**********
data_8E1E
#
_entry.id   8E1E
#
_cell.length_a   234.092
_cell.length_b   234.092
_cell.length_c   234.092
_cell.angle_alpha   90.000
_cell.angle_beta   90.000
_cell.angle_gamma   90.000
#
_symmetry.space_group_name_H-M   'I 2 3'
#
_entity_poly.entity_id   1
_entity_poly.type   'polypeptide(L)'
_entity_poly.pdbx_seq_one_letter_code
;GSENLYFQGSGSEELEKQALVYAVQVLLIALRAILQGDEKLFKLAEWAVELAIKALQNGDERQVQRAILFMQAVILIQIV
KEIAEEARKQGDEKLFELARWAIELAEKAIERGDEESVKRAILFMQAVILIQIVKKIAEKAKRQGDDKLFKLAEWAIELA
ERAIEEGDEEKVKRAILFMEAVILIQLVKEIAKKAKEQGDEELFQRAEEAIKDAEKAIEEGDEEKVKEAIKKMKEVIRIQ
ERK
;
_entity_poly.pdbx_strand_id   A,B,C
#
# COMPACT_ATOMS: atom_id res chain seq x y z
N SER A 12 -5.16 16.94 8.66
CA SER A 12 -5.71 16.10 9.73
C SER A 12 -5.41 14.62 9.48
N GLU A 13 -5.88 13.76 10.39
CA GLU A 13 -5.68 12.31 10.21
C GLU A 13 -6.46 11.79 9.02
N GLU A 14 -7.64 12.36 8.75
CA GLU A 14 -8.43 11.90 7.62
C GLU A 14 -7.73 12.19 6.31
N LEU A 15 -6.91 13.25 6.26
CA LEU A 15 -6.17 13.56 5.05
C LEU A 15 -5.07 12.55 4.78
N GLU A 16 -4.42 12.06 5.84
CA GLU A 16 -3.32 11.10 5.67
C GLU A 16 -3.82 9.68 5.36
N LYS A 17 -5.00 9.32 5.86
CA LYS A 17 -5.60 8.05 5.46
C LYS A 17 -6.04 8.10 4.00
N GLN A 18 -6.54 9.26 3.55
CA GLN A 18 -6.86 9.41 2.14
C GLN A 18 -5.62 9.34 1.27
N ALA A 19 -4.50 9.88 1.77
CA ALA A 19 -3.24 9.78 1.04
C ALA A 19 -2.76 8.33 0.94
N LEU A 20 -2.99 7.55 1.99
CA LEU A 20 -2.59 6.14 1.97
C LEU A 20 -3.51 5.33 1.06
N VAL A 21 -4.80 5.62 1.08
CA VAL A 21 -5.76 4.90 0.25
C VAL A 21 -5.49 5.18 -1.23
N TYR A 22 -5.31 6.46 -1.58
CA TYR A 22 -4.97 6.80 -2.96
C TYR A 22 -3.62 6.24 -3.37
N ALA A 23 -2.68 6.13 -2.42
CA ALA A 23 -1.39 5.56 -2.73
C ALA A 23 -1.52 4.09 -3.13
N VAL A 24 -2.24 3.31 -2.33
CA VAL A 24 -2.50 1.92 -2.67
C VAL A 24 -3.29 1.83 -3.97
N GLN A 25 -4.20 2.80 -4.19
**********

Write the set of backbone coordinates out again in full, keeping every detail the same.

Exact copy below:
data_8E1E
#
_entry.id   8E1E
#
_cell.length_a   234.092
_cell.length_b   234.092
_cell.length_c   234.092
_cell.angle_alpha   90.000
_cell.angle_beta   90.000
_cell.angle_gamma   90.000
#
_symmetry.space_group_name_H-M   'I 2 3'
#
_entity_poly.entity_id   1
_entity_poly.type   'polypeptide(L)'
_entity_poly.pdbx_seq_one_letter_code
;GSENLYFQGSGSEELEKQALVYAVQVLLIALRAILQGDEKLFKLAEWAVELAIKALQNGDERQVQRAILFMQAVILIQIV
KEIAEEARKQGDEKLFELARWAIELAEKAIERGDEESVKRAILFMQAVILIQIVKKIAEKAKRQGDDKLFKLAEWAIELA
ERAIEEGDEEKVKRAILFMEAVILIQLVKEIAKKAKEQGDEELFQRAEEAIKDAEKAIEEGDEEKVKEAIKKMKEVIRIQ
ERK
;
_entity_poly.pdbx_strand_id   A,B,C
#
# COMPACT_ATOMS: atom_id res chain seq x y z
N SER A 12 -5.16 16.94 8.66
CA SER A 12 -5.71 16.10 9.73
C SER A 12 -5.41 14.62 9.48
N GLU A 13 -5.88 13.76 10.39
CA GLU A 13 -5.68 12.31 10.21
C GLU A 13 -6.46 11.79 9.02
N GLU A 14 -7.64 12.36 8.75
CA GLU A 14 -8.43 11.90 7.62
C GLU A 14 -7.73 12.19 6.31
N LEU A 15 -6.91 13.25 6.26
CA LEU A 15 -6.17 13.56 5.05
C LEU A 15 -5.07 12.55 4.78
N GLU A 16 -4.42 12.06 5.84
CA GLU A 16 -3.32 11.10 5.67
C GLU A 16 -3.82 9.68 5.36
N LYS A 17 -5.00 9.32 5.86
CA LYS A 17 -5.60 8.05 5.46
C LYS A 17 -6.04 8.10 4.00
N GLN A 18 -6.54 9.26 3.55
CA GLN A 18 -6.86 9.41 2.14
C GLN A 18 -5.62 9.34 1.27
N ALA A 19 -4.50 9.88 1.77
CA ALA A 19 -3.24 9.78 1.04
C ALA A 19 -2.76 8.33 0.94
N LEU A 20 -2.99 7.55 1.99
CA LEU A 20 -2.59 6.14 1.97
C LEU A 20 -3.51 5.33 1.06
N VAL A 21 -4.80 5.62 1.08
CA VAL A 21 -5.76 4.90 0.25
C VAL A 21 -5.49 5.18 -1.23
N TYR A 22 -5.31 6.46 -1.58
CA TYR A 22 -4.97 6.80 -2.96
C TYR A 22 -3.62 6.24 -3.37
N ALA A 23 -2.68 6.13 -2.42
CA ALA A 23 -1.39 5.56 -2.73
C ALA A 23 -1.52 4.09 -3.13
N VAL A 24 -2.24 3.31 -2.33
CA VAL A 24 -2.50 1.92 -2.67
C VAL A 24 -3.29 1.83 -3.97
N GLN A 25 -4.20 2.80 -4.19